“My dad’s family was a mystery,” writes prize-winning journalist Joe Mozingo. Growing up, he knew that his mother’s ancestors were from France and Sweden, but he heard only suspiciously vague stories about where his father’s family was from—Italy, Portugal, the Basque country. Then one day, a college professor told him his name may have come from sub-Saharan Africa, which made no sense at all: Mozingo was a blueeyed white man from the suburbs of Southern California. His family greeted the news as a lark—his uncle took to calling them “Bantu warriors”—but Mozingo set off on a journey to find the truth of his roots.
He soon discovered that all Mozingos in America, including his father’s line, appeared to have descended from a black man named Edward Mozingo who was brought to the Jamestown colony as a slave in 1644 and won his freedom twenty-eight years later. He became a tenant farmer growing tobacco by a creek called Pantico Run, married a white woman, and fathered one of the country’s earliest mixed-race family lineages.
But Mozingo had so many more questions to answer. How had it been possible for Edward to keep his African name? When had some of his descendants crossed over the color line, and when had the memory of their connection to Edward been obscured? The journalist plunged deep into the scattered historical records, traveled the country meeting other Mozingos—white, black, and in between—and journeyed to Africa to learn what he could about Edward’s life there, retracing old slave routes he may have traversed.
The Fiddler on Pantico Run is the beautifully written account of Mozingo’s quest to discover his family’s lost past. A captivating narrative of both personal discovery and historical revelation that takes many turns, the book traces one family line from the ravages of the slave trade on both sides of the Atlantic, to the horrors of the Jamestown colony, to the mixed-race society of colonial Virginia and through the brutal imposition of racial laws, when those who could pass for white distanced themselves from their slave heritage, yet still struggled to rise above poverty. The author’s great-great-great-great-great grandfather Spencer lived as a dirt-poor white man, right down the road from James Madison, then moved west to the frontier, trying to catch a piece of America’s manifest destiny. Mozingos fought on both sides of the Civil War, some were abolitionists, some never crossed the color line, some joined the KKK. Today the majority of Mozingos are white and run the gamut from unapologetic racists to a growing number whose interracial marriages are bringing the family full circle to its mixed-race genesis.
Tugging at the buried thread of his origins, Joe Mozingo has unearthed a saga that encompasses the full sweep of the American story and lays bare the country’s tortured and paradoxical experience with race and the ways in which designations based on color are both illusory and life altering. The Fiddler on Pantico Run is both the story of one man’s search for a sense of mooring, finding a place in a continuum of ancestors, and a lyrically written exploration of lineage, identity, and race in America.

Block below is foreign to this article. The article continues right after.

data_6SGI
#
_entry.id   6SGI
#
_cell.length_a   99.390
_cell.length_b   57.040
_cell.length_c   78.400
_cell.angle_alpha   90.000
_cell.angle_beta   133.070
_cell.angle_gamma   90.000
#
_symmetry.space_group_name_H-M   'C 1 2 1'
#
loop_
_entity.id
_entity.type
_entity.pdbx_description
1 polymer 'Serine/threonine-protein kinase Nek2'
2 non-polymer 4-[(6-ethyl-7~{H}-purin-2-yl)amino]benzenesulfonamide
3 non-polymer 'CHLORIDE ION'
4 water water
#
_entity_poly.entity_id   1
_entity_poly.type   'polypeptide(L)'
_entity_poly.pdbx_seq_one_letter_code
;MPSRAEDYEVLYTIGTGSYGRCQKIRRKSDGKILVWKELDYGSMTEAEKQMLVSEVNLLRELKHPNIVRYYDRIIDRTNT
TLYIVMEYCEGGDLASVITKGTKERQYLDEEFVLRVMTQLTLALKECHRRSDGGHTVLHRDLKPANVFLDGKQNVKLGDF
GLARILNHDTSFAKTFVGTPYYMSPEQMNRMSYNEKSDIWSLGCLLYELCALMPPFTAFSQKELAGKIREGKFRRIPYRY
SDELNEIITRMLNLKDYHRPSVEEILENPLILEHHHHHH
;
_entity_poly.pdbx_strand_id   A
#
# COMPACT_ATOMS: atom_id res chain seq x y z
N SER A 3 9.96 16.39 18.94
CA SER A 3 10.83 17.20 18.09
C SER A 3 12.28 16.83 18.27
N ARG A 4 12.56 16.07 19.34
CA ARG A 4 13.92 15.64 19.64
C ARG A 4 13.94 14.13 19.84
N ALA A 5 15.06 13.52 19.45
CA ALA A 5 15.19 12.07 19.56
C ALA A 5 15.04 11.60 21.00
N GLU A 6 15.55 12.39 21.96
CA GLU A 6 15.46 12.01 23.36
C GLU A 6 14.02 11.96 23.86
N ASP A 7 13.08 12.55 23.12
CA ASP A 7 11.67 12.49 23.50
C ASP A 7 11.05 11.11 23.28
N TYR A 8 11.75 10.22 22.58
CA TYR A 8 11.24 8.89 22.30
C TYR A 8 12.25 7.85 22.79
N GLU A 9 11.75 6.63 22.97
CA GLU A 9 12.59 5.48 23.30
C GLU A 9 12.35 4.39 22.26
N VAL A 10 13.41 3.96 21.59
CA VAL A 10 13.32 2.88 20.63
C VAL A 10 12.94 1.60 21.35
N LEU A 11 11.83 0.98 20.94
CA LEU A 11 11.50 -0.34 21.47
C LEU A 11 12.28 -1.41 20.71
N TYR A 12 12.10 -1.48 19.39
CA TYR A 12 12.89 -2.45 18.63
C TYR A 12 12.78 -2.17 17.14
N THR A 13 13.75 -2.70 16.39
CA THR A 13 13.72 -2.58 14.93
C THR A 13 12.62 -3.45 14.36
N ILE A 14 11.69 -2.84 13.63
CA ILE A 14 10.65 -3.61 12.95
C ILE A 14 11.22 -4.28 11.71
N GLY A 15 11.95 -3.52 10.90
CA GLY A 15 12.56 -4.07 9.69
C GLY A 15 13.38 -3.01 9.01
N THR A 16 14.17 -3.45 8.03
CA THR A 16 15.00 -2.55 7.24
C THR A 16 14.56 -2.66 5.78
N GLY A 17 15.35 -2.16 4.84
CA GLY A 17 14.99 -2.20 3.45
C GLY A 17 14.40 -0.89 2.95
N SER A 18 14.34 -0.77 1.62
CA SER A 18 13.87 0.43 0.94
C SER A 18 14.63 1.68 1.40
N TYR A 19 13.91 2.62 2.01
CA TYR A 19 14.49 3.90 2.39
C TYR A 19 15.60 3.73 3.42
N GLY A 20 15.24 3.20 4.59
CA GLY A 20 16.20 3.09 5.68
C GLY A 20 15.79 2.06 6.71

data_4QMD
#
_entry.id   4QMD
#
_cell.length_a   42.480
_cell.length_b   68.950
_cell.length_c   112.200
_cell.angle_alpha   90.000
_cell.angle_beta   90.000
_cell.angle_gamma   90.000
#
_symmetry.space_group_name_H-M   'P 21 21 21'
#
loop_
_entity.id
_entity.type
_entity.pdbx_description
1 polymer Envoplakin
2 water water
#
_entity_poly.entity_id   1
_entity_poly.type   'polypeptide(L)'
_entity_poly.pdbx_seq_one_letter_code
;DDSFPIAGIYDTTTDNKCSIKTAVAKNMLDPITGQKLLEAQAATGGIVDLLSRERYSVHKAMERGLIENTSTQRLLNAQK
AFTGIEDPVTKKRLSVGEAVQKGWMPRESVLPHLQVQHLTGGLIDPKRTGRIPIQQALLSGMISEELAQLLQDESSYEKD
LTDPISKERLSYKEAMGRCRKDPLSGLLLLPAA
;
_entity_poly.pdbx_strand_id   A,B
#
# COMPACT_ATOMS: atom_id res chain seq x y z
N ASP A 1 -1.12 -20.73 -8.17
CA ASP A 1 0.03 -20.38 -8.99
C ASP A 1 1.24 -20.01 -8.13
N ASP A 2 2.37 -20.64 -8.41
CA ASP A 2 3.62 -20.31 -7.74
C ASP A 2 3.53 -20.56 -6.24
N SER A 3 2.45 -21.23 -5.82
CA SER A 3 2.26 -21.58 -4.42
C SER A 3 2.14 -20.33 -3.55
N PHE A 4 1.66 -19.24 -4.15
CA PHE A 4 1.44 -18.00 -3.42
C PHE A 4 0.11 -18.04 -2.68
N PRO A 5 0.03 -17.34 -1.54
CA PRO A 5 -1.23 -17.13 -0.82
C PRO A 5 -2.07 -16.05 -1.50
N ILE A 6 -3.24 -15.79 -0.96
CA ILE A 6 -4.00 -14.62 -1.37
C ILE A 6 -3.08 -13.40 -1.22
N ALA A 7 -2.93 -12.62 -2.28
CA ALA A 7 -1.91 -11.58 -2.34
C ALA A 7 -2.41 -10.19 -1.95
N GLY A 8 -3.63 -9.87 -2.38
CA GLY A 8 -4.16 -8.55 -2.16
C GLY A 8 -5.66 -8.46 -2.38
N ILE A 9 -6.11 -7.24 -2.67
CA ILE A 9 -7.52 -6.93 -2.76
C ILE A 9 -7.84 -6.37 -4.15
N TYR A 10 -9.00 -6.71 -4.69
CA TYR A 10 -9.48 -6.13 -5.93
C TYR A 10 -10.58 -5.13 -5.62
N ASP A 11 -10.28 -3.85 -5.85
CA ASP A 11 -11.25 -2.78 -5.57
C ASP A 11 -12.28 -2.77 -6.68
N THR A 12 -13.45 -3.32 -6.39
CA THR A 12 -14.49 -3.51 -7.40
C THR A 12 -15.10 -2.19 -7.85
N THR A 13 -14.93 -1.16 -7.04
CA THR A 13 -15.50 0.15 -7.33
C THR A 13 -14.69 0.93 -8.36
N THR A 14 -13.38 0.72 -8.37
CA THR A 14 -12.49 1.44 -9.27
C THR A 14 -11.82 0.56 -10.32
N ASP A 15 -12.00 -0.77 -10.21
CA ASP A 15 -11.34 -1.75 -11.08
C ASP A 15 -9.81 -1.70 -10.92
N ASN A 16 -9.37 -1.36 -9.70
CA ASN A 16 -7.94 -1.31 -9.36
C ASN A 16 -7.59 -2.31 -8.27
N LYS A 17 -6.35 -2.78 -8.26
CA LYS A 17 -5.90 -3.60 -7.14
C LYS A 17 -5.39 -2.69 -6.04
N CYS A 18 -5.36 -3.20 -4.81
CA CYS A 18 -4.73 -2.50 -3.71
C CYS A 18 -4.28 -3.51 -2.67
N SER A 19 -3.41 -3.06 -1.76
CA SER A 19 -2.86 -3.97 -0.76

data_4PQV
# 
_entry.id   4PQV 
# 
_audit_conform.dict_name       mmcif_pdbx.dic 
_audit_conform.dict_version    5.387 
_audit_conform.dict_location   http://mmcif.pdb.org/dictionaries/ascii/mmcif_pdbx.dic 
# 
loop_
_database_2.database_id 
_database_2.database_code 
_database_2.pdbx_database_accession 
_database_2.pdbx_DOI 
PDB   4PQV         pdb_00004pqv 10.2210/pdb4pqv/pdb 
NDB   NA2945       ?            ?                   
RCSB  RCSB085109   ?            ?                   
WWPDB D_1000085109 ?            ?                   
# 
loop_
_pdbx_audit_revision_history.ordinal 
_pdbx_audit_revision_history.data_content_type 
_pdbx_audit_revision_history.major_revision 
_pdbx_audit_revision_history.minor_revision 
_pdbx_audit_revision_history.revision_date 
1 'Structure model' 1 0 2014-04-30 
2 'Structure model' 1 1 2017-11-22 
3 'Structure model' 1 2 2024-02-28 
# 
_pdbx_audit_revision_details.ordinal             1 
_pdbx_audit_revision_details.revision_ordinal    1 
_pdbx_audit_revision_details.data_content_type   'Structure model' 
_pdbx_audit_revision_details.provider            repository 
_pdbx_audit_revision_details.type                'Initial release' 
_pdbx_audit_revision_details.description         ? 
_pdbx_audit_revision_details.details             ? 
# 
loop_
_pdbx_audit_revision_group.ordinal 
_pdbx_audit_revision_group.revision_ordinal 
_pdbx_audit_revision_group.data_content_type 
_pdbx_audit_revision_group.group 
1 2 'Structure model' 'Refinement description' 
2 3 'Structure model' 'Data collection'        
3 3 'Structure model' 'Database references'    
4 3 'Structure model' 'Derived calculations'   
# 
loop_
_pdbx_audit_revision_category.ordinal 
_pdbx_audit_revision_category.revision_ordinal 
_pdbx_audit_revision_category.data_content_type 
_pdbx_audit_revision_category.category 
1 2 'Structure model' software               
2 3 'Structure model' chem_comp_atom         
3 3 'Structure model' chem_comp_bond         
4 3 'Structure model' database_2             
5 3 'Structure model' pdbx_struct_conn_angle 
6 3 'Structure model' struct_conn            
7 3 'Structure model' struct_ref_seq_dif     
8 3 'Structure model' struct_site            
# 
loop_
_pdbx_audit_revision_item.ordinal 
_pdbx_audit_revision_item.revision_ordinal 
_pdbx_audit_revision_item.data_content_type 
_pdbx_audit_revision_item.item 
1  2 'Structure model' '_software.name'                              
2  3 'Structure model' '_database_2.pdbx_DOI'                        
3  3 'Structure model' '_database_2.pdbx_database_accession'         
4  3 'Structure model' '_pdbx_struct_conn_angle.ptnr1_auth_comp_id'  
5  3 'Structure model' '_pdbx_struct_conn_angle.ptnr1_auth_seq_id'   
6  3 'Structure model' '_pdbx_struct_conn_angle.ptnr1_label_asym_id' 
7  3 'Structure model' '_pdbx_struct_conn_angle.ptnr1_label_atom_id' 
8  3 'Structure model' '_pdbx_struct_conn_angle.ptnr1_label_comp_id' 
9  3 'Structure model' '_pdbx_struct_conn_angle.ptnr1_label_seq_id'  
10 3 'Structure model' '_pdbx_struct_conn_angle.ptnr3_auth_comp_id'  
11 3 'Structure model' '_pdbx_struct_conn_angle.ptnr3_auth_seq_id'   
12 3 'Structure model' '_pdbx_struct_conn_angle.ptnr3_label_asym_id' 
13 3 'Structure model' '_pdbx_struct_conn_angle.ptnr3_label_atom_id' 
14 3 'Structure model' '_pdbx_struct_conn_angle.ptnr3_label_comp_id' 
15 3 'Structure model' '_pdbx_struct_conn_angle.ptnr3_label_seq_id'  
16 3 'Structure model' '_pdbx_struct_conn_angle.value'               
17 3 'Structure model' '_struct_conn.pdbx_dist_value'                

From The Fiddler on Pantico Run
As I listened to the dry rasp of the elephant grass, I gazed out over the Kingdom of Kom. A narrow gorge threaded through the lush terrain below, opening into a smoky blue chasm in the distance, the Valley of Too Many Bends. . . . This belt of fertile savannah in western Cameroon rested at a terrible crossroads, with no forest to hide in when the marauders arrived. The kings may have been safe in their fortified isolation, but their people were not. They were taken first by Arab invaders in the Sudan in the north, and then by the southern peoples who found that humans were the commodity Europeans most desired. . . .
Those who survived had been handed from tribe to tribe, through too many hostile foreign territories to dream of escaping and returning home. And then off they went, into the sea.
High on a ridge, three hundred miles by road from the Atlantic, I sat at the headwaters of that outward movement, imagining the people flowing away like the rivers below. I pictured a boy, gazing down into that blue mountain cradle, the grass dry-swishing in the breeze, the drums coming up in the night. A boy suddenly pulled into the current and scrambling to reach the bank. A boy unable to imagine the ocean and sickly white men in big wooden ships and the swampy, malarial settlement called Jamestown where he would be sold to a planter in the year of their lord 1644.
This is the beginning, I said to myself. The beginning of my family’s story, the point just after which my forebears obscured the truth—and nearly buried it forever.